Removal of Senescent Cells Can Extend Life

Several animal and human studies by the Mayo Clinic showed that removal of senescent cells can extend life. Researchers Xu et al. showed in 2018 that senescent cells weaken the body. Senescent cells are damaged cells that are still living. They can cause the release of inflammatory cytokines. The researchers showed in mouse experiments that intermittent senolytics increased life expectancy by 36%. Senolytics are drugs that dissolve senescent cells; the senolytic cocktail consisted of dasatinib plus quercetin.

In these mouse experiments their risk of dying was reduced by 65% compared to control mice that did not take senolytics.

Senescent cells causing premature aging

In the past 5 years research on aging and on chronic diseases made a lot of progress. Researchers realized that the accumulation of senescent cells is what causes both. All this happens because the process of apoptosis, the removal of dead cells, is impaired in the aging person. It appears that in older age there is a problem with dying cells and their removal. Instead they linger on and start producing cytokines, which cause inflammation. This can damage other cells and lead to organ failures. All this explains why older people often get chronic diseases and do not reach their normal lifespan. The accumulation of senescent cells also blocks regenerative factors that improve one’s health.


Dasatinib is a kinase inhibitor that was developed to treat acute myelogenous leukemia in adults and children. Researchers did animal experiments with a combination of dasatinib and quercetin for several years. They also have started smaller pilot clinical trials in humans. It appears that the human findings are very similar to the animal findings. But more research is needed to answer questions about side-effects and effects of removal of senescent cells.

Details about animal experiments with senolytics

The Mayo Clinic research showed that old mice treated with senolytics (dasatinib and quercetin) live 36% longer than controls that did not receive senolytics. Another part of this series of experiments showed that senescent cells are indeed what kills prematurely. They took senescent cells from old mice and transplanted them into young mice. Soon the young animals showed deterioration health wise and they died prematurely. Another control group were older mice that received senescent cells from old mice. They too died prematurely. Treatment with senolytics (dasatinib and quercetin) improved physical functioning and also survival.

Details about human trials regarding senolytics

For three days 11 participants received senolytics (dasatinib and quercetin). The effect of the drugs was evident for 11 days. The subjects took 100 mg of dasatinib daily and 500 mg of quercetin twice per day for 3 consecutive days. This dose was repeated twice more on a weekly basis for a total of 3 weeks. These patients had idiopathic pulmonary fibrosis. This is an incurable disease where senescent cells accumulate. These patients showed significantly improved gait speed, walking endurance, chair rise test performance and scores of other physical performances. All this occurred on day 5 after the initial dose of senolytics.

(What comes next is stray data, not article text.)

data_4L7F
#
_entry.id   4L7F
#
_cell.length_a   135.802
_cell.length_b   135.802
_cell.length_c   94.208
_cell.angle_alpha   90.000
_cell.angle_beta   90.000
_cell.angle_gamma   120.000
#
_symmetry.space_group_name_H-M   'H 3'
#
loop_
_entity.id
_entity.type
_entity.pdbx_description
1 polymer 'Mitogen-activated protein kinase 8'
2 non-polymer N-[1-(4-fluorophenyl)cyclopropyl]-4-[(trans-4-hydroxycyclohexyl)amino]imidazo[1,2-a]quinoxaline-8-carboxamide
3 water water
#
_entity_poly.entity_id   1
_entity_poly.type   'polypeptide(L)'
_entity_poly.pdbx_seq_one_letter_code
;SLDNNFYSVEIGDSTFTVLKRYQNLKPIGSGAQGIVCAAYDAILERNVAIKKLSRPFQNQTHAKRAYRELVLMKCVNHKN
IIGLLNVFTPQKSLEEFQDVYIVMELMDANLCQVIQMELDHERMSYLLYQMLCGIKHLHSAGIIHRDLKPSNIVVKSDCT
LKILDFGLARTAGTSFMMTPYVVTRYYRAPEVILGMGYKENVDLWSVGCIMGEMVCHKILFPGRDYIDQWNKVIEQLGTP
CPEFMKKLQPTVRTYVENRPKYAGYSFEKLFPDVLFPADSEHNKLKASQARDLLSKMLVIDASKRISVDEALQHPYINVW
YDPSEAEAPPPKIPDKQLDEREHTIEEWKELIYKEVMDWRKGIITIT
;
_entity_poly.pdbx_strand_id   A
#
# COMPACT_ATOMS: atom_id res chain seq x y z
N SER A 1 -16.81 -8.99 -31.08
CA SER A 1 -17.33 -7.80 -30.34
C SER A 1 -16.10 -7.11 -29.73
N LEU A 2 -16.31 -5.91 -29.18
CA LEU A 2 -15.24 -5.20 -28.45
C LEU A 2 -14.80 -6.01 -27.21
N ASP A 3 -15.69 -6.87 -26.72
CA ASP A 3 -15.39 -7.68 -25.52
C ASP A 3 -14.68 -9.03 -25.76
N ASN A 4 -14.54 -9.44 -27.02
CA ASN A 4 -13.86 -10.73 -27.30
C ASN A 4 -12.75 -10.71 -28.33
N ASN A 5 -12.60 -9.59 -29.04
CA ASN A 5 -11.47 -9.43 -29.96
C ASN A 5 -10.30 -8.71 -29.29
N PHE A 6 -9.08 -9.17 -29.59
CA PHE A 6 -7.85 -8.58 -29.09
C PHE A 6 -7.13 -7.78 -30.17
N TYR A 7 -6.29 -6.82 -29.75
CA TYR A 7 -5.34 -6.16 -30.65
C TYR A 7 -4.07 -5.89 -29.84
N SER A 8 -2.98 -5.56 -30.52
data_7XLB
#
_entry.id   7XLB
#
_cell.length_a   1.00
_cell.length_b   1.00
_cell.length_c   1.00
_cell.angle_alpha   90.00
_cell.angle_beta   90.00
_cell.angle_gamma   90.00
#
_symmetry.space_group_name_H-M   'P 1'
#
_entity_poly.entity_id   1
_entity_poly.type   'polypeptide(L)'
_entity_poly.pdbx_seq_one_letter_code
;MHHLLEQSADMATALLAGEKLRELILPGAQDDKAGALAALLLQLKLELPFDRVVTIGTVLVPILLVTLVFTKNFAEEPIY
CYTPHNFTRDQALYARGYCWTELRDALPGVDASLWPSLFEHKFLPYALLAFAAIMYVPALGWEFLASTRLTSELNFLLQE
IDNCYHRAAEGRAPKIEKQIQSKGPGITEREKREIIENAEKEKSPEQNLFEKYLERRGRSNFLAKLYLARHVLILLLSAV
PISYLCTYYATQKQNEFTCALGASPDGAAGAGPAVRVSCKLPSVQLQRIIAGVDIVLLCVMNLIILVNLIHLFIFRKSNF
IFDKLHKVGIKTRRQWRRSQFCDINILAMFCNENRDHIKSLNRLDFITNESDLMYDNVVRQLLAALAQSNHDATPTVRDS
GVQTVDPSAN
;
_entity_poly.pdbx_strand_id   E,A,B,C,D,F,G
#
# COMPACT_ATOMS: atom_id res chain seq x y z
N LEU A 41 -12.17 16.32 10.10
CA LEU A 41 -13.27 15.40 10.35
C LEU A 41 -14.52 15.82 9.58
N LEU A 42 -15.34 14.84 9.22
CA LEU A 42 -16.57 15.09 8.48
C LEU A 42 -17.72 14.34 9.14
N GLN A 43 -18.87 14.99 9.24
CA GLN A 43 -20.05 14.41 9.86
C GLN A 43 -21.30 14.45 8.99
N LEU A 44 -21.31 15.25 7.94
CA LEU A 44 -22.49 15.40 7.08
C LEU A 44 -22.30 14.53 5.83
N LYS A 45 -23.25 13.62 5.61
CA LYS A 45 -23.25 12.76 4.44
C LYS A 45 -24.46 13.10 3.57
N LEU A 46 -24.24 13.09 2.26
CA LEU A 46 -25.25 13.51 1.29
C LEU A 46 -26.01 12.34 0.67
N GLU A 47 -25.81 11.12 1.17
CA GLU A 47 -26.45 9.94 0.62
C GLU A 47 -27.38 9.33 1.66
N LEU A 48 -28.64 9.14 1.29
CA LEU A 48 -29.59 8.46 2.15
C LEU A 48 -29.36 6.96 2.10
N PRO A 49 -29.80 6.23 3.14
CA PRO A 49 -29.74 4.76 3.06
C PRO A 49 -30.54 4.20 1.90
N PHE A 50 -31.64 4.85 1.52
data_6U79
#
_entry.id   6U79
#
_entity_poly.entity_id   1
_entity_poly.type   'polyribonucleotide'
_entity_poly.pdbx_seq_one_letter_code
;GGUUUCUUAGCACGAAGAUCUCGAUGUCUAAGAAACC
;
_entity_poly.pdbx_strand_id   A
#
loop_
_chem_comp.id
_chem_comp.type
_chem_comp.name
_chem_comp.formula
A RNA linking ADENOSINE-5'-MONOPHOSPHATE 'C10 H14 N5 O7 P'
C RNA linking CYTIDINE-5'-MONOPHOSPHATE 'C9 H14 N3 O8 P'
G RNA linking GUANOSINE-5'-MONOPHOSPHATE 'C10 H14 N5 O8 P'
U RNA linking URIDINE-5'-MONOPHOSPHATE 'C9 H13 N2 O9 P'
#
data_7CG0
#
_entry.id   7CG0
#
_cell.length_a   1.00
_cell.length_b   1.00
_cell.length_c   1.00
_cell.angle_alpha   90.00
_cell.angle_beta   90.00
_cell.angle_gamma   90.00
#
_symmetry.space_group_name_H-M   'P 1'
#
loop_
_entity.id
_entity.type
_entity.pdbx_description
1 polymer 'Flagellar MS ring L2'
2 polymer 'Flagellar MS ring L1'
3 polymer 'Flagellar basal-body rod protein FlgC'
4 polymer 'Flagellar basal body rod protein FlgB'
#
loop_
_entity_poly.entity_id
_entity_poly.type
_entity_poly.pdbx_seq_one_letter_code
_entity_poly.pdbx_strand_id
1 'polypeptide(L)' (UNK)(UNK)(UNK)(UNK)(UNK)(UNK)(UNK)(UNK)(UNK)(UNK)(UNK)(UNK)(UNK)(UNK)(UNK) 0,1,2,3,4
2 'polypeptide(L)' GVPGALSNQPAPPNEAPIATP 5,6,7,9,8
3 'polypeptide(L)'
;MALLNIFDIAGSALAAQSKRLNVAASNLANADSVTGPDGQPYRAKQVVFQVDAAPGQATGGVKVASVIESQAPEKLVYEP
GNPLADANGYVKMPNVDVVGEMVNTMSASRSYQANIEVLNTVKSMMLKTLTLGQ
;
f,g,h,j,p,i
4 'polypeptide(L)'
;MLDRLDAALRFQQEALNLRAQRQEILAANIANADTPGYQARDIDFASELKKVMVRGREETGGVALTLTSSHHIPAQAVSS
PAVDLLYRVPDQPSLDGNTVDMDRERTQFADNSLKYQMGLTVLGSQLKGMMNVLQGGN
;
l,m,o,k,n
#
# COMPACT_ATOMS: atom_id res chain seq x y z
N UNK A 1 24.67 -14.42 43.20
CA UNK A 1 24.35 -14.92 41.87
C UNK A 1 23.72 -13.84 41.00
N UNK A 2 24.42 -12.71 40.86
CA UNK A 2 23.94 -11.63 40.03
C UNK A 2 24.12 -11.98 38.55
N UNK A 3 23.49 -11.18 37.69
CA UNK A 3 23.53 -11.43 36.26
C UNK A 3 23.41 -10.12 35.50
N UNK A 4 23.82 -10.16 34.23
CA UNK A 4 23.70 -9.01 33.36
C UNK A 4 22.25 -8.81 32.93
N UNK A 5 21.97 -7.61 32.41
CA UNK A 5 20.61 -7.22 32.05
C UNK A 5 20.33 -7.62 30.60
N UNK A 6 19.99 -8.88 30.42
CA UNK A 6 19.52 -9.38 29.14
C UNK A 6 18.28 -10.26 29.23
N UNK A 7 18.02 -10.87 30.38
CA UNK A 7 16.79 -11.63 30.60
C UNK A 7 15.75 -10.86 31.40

Alternative senolytics, so removal of senescent cells can extend life

Dasatinib as a senolytic has significant side effects.

For this reason, researchers looked for alternatives. Theaflavins, isolated from black tea fits this bill. It is non-toxic, but it is also effective as a senolytic. Researchers from Life Extension have developed a senolytic product containing theaflavins and quercetin. Instead of regular quercetin they included quercetin phytosome, which has 50-times more potent bioavailability. One capsule contains 74 mg of quercetin phytosome (the equivalent of 1250 mg of regular quercetin) and 275 mg of theaflavins.


Future research needs to show whether or not the Life Extension senolytic indeed does what it promises. It claims that only one capsule per week stimulates apoptosis, reduces cytokines and increases longevity. I would like to see a clinical study that examines all these parameters. One measure of longevity is to determine the length of leukocyte telomeres. All the other laboratory tests are readily available. Research in this field will certainly continue and scientists will likely develop other senolytics.

Removal of Senescent Cells Can Extend Life

Removal of Senescent Cells Can Extend Life


The accumulation of senescent cells causes both aging and chronic diseases. Research showed that in older age the process of apoptosis, the removal of dying cells, is incomplete. As a result dying cells accumulate. They produce inflammatory cytokines, can damage other healthy cells and lead to chronic organ failure. In addition, cancer cells can develop and the patients can die prematurely. Senolytics are substances that clear out senescent cells. In mouse experiments they have already led to improved survival and health. Clinicians performed a clinical trial on patients with idiopathic pulmonary fibrosis, which is an incurable disease where senescent cells accumulate. They showed significantly improved gait speed, walking endurance, chair rise test performance and scores of other physical performances. One pill once per week with dasatinib and quercetin can achieve this. More research in this area can clarify why senolytics work and what the side effects are.